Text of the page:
By Ben Luthi, Investopedia
Credit card debt has continued to drop in the U.S., down to $978.8 billion in November, the Federal Reserve reports. The latest numbers are part of a steady decline since the beginning of the coronavirus pandemic in March. Credit card debt had hit a record high in February 2020, reaching $1.0943 trillion.
Credit Card Balances Come Down From Record Highs
The coronavirus pandemic has wreaked havoc on the U.S. economy. Tens of millions of workers have filed for unemployment benefits, and food insecurity has reached crisis levels throughout the country.
Meanwhile, due to their increased risk of exposure to bad debt, credit card companies have made it more difficult to qualify for a credit card, slashed credit limits, and even closed some customer accounts.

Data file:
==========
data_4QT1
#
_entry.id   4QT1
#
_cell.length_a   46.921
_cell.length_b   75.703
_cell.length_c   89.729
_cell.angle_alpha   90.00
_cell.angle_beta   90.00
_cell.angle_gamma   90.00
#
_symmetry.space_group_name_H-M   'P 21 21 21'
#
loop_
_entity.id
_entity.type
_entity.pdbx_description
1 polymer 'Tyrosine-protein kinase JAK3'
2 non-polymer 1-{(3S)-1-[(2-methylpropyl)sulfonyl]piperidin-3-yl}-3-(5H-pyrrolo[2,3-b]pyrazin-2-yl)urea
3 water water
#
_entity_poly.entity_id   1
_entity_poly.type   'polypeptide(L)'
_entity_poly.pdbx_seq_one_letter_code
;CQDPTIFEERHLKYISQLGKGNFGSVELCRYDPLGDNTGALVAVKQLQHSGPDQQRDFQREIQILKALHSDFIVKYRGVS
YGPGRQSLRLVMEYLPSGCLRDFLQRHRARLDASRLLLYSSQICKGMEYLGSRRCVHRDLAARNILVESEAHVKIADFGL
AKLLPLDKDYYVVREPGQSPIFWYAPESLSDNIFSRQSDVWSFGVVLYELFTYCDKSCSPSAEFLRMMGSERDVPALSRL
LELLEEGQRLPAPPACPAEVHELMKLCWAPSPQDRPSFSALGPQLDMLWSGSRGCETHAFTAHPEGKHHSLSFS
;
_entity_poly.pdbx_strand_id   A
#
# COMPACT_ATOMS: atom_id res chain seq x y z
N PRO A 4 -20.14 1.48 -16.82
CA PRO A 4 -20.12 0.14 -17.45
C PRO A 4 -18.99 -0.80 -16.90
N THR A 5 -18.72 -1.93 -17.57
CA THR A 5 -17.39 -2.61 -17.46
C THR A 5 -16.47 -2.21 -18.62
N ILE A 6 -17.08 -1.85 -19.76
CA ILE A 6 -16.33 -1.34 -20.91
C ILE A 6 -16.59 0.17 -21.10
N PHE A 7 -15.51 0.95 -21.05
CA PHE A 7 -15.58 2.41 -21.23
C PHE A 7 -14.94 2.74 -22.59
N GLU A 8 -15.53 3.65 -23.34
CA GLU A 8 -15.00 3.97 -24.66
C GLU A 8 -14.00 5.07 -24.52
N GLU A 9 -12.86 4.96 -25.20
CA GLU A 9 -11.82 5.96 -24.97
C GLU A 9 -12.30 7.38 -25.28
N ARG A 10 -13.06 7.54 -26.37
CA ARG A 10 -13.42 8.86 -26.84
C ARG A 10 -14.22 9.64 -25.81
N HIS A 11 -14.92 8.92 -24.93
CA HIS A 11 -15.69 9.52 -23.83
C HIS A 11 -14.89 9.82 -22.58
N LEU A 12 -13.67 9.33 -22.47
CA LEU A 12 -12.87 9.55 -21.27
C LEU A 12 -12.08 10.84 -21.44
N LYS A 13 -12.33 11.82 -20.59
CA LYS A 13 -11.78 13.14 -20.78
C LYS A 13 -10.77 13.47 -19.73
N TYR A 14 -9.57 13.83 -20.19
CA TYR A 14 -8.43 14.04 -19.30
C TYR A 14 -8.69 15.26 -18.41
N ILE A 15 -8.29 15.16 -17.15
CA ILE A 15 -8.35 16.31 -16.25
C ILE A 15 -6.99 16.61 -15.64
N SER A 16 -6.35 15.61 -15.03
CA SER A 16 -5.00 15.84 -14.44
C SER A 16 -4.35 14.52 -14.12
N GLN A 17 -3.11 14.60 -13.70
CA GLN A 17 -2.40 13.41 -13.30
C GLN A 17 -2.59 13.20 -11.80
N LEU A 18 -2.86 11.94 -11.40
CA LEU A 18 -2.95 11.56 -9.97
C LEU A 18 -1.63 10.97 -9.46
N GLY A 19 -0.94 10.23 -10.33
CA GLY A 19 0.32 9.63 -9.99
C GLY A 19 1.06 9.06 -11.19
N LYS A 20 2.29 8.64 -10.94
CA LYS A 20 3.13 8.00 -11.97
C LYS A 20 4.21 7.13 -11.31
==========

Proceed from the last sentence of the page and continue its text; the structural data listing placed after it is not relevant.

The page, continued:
All of these factors have contributed to a decline in credit card spending throughout 2020.
The decline in 2020 has also represented a general cooling off after a long period of increases since the beginning of the decade, which reached $1 trillion for the first time ever in 2017.
The Fed Expects Increased Consumer Spending in 2021
We may not see a full economic recovery in 2021. Vaccine distribution is taking longer than expected, and consumers are still trying to recover financially from the fallout of the pandemic.
But the New York Fed’s Survey of Consumer Expectations in November shows that households expect to spend 3.7% more in the year ahead—the highest level the central bank has recorded in four years.3
That said, the survey also shows that workers don’t expect to see growth in their earnings, which could result in more reliance on financial tools like credit cards to meet their spending needs. Investopedia has tips for how to get out of credit card debt for those who find themselves struggling with this common issue.